Yes, it is possible to get free publicity for your PCC! Several pregnancy centers are converting to medical clinics. Some are opening centers in new areas. Many others are doing walk-a-thons, banquets, and fund-raisers. Did you know all of these things could bring your center free exposure in local media?
It's called PR. PR stands for Public Relations or Press Release. Both are important tools for getting free publicity for your center when it is "caught in the act" of doing good.
If you have anything new, it's news, and you have a reason to write a press release and mail, fax, or e-mail it to every news contact in your area. People make news. So if you have people doing anything good, you have the germ of a human interest story worth printing, reading over the air, or showing on TV.
First, gather a list with contact information of all local news wires, radio stations, TV news stations, and potential donors. This list can be gathered straight from phone books, web sites, and local list distributors. When the list is gathered, it must include a contact name of the correct person to receive the information, a phone number for that person, and an e-mail address. If you don't know who that person is, call the medium and ask who is in charge of editorial on social service agencies. If e-mail is not available, gather a fax number or mailing address. Feel free to call each contact to make sure all information is correct, and to make sure the contact person is correct. If your press releases are directed to the wrong contact person, they will likely be disregarded.
Second, write a press release with a compelling but newsworthy story. Remember that each news outlet has an audience (or readership) and that outlet is always looking for news that will hold the attention of that audience. You have the opportunity to provide them something they want, if you make it interesting.
There are seven basic elements relating to content that should be included in a press release.
- FOR IMMEDIATE RELEASE: These words should appear in the upper left-hand margin, just under the letterhead. Every letter should be capitalized.
- Contact Information: Skip a line or two after the release statement and list the name, title, telephone number and fax number of the entity's spokesperson (the person with the most information). It is important to give a home number since reporters often work on deadlines and may not be available until after business hours.
- Headline: Skip two lines after the contact information and use a boldface type. The headline should be short and catchy. It should be formatted in a manner similar to a newspaper headline. The headline should be five to ten words.
- Dateline: This should be the city your press release is issued from and the date you are mailing your release.
- Lead Paragraph: The first paragraph needs to grab the reader's attention and should contain the most pertinent information. Include the five W's: Who, What, When, Where, and Why.
- Text: The main body of the press release is where the details should be laid out. This is where the whole story is told.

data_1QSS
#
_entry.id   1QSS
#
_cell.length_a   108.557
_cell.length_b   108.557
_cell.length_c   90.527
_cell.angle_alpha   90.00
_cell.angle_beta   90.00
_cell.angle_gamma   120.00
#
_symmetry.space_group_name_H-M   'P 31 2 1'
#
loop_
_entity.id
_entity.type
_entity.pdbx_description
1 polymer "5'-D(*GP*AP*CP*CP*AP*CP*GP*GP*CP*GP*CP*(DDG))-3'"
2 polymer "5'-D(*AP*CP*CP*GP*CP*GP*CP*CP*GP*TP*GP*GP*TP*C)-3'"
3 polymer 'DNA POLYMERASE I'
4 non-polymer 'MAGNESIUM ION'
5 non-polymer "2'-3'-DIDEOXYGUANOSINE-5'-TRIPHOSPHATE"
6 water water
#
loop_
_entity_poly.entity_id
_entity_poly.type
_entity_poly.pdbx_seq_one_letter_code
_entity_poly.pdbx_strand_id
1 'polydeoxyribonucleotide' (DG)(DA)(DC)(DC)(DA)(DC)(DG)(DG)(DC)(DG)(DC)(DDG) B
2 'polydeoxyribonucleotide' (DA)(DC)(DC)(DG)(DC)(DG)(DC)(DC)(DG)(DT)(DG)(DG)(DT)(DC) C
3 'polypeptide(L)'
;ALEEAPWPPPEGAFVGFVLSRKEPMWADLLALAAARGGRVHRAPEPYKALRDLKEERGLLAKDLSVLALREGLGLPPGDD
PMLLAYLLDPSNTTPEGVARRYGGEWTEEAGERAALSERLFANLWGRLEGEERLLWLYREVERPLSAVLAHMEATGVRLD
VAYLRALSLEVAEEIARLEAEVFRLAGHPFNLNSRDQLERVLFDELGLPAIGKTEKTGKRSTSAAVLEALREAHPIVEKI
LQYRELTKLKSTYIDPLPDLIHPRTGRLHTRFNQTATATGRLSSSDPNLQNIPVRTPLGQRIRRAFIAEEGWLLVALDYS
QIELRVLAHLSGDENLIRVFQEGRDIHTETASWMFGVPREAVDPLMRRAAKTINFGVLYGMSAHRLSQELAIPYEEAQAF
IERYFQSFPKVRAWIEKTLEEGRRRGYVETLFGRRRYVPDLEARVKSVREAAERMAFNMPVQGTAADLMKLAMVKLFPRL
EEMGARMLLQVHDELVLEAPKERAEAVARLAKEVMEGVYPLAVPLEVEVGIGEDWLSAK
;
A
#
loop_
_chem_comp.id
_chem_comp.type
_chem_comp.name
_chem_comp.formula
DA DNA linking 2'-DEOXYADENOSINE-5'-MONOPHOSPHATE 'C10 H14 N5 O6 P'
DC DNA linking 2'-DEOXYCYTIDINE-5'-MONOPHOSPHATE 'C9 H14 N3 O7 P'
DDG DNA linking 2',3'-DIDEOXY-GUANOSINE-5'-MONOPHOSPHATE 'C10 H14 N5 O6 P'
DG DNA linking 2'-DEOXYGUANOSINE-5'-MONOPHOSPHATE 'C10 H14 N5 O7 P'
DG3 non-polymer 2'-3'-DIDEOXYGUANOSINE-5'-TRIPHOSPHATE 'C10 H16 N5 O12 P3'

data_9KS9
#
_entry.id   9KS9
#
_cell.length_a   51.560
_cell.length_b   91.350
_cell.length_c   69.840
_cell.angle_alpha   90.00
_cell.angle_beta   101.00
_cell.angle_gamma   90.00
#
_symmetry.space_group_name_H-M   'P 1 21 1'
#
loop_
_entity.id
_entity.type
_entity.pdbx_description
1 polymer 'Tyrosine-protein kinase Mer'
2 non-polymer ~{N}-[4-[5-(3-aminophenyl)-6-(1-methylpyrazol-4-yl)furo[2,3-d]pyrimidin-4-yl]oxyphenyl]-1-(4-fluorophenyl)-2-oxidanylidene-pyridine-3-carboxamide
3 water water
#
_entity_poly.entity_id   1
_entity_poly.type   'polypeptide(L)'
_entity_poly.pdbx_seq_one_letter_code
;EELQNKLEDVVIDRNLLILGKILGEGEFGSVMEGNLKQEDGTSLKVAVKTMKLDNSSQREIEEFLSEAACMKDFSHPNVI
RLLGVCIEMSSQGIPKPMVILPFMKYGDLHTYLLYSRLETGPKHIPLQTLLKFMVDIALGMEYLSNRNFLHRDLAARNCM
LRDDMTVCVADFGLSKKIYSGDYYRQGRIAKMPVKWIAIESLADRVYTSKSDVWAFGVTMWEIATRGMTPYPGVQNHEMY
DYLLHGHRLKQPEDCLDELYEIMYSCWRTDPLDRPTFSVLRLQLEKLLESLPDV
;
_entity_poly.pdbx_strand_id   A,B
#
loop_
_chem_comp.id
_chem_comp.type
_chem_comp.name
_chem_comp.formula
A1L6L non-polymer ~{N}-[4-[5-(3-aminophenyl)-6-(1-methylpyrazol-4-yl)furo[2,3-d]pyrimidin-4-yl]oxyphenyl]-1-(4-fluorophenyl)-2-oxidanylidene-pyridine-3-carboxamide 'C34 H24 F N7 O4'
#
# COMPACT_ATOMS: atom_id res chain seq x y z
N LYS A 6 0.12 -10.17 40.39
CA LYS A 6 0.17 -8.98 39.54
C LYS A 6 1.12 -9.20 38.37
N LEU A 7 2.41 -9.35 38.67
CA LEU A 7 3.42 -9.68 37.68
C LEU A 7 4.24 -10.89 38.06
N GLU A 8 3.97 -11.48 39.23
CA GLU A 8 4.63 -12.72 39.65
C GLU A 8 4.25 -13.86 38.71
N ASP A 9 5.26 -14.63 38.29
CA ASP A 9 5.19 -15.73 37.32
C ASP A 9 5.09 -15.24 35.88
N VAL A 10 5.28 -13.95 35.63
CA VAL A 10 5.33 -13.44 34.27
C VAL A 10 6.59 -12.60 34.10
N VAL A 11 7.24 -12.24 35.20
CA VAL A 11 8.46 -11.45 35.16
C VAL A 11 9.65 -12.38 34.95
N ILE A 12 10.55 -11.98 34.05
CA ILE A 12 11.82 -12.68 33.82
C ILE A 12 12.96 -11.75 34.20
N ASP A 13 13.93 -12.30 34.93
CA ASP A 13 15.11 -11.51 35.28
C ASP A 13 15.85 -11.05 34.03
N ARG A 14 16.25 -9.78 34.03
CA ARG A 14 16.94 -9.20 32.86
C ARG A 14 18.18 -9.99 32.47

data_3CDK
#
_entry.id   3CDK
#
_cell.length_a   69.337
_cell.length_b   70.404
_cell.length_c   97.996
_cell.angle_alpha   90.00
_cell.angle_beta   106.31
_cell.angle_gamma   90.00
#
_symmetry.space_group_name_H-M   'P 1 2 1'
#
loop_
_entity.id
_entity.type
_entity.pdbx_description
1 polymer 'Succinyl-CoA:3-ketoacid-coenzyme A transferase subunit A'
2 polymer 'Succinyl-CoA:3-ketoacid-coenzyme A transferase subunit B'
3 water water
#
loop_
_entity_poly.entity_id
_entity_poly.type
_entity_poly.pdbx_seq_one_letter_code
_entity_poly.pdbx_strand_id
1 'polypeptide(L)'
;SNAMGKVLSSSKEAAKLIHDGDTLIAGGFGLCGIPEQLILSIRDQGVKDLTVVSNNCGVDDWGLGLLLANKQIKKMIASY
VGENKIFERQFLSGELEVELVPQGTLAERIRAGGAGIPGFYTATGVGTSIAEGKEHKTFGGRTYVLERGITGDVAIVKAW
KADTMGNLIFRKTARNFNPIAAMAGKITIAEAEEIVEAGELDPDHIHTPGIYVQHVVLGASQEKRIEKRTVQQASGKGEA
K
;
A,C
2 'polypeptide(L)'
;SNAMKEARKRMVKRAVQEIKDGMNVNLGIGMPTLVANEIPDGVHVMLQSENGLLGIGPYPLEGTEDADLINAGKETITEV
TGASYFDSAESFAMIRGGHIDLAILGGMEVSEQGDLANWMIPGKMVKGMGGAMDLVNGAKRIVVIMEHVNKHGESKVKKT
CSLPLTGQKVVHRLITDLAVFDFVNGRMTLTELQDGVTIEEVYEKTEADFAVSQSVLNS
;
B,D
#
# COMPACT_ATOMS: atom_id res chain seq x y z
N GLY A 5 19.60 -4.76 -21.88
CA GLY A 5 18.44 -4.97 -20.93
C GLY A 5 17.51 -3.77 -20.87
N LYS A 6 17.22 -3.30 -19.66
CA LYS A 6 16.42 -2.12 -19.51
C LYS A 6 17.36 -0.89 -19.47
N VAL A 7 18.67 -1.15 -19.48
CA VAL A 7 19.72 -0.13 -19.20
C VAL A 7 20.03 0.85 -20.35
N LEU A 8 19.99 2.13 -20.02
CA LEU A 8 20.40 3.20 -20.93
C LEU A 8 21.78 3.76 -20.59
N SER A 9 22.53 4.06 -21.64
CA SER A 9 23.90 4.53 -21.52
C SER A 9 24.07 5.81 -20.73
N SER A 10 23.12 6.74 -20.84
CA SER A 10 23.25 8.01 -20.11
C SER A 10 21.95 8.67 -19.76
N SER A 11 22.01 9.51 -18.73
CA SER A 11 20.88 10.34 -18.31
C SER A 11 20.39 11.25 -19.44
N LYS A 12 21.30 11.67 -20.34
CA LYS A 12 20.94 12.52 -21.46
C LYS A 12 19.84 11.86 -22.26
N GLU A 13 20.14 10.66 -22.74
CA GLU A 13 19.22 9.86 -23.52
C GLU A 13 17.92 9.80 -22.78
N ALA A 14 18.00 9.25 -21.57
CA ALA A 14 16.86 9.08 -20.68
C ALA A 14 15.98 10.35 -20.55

- Recap: At the lower left-hand corner of your last page, restate your product or event specifications. Be sure to highlight your product or event release date.
There are also several basic rules to follow when formatting a Press Release
These rules relate to the appearance of the Press Release.
- Use 8 1/2" x 11" paper.
- Use a minimum of one-inch margins on each side of the page.
- Use a Bold typeface for the headline to draw attention.
- Capitalize the first letter of all words in the headline with the exception of: a, an, and, the or prepositions such as: of, to, or from. Using the combination of upper and lower case makes the headline easier to read.
- Make sure each entire paragraph is on the same page. Do not have part of a paragraph run to the second page.
- Use only one side of each sheet of paper.
- To let readers know that another page follows, type the word "more" between two dashes and center it at the bottom of the page.
- Use three number symbols "###" immediately following the last paragraph to indicate the end of the press release.
- And don't forget to write in pyramid style, i.e., the most important data is first, followed by the next most important, etc. This way, if things get cut due to space constraints, the most important things are likely to be included.
Make sure the press release does not drag on. Make it concise and to the point. A one-page press release is preferred. Also, make sure the press release is written exactly the way the information needs to be said or read. Many times reporters will use the press release verbatim in an article.
If the press release is written well, it is more likely to be used. Always ask yourself when writing a press release: "Will this information matter to anyone outside my establishment?" If it will matter, print it. If it will not matter, do not print it.
Email is the best way to send press releases. Do not send the release as an attachment only. Paste the release directly into the body of the e-mail also so that recipients will not become frustrated if they are not able to open the attachment. E-mailing will give recipients the ability to file and re-read the press release at an appropriate time.
Once the press release has been e-mailed, it is imperative that the sender call the recipient at least one time soon afterwards. This call is to make sure the contact has received the release and has no further questions. People often take time to read the release because of that phone call.
If your PR effort is done correctly, your news, story, or event will be mentioned by every news outlet that has room for it or an interest in it. Lots of money can be spent on advertising, but PR is free!.
Marjori Masitto Krause, B.S., is an Account Executive for Marketing Partners, Inc. She can be reached at 1-800-588-7744 or firstname.lastname@example.org.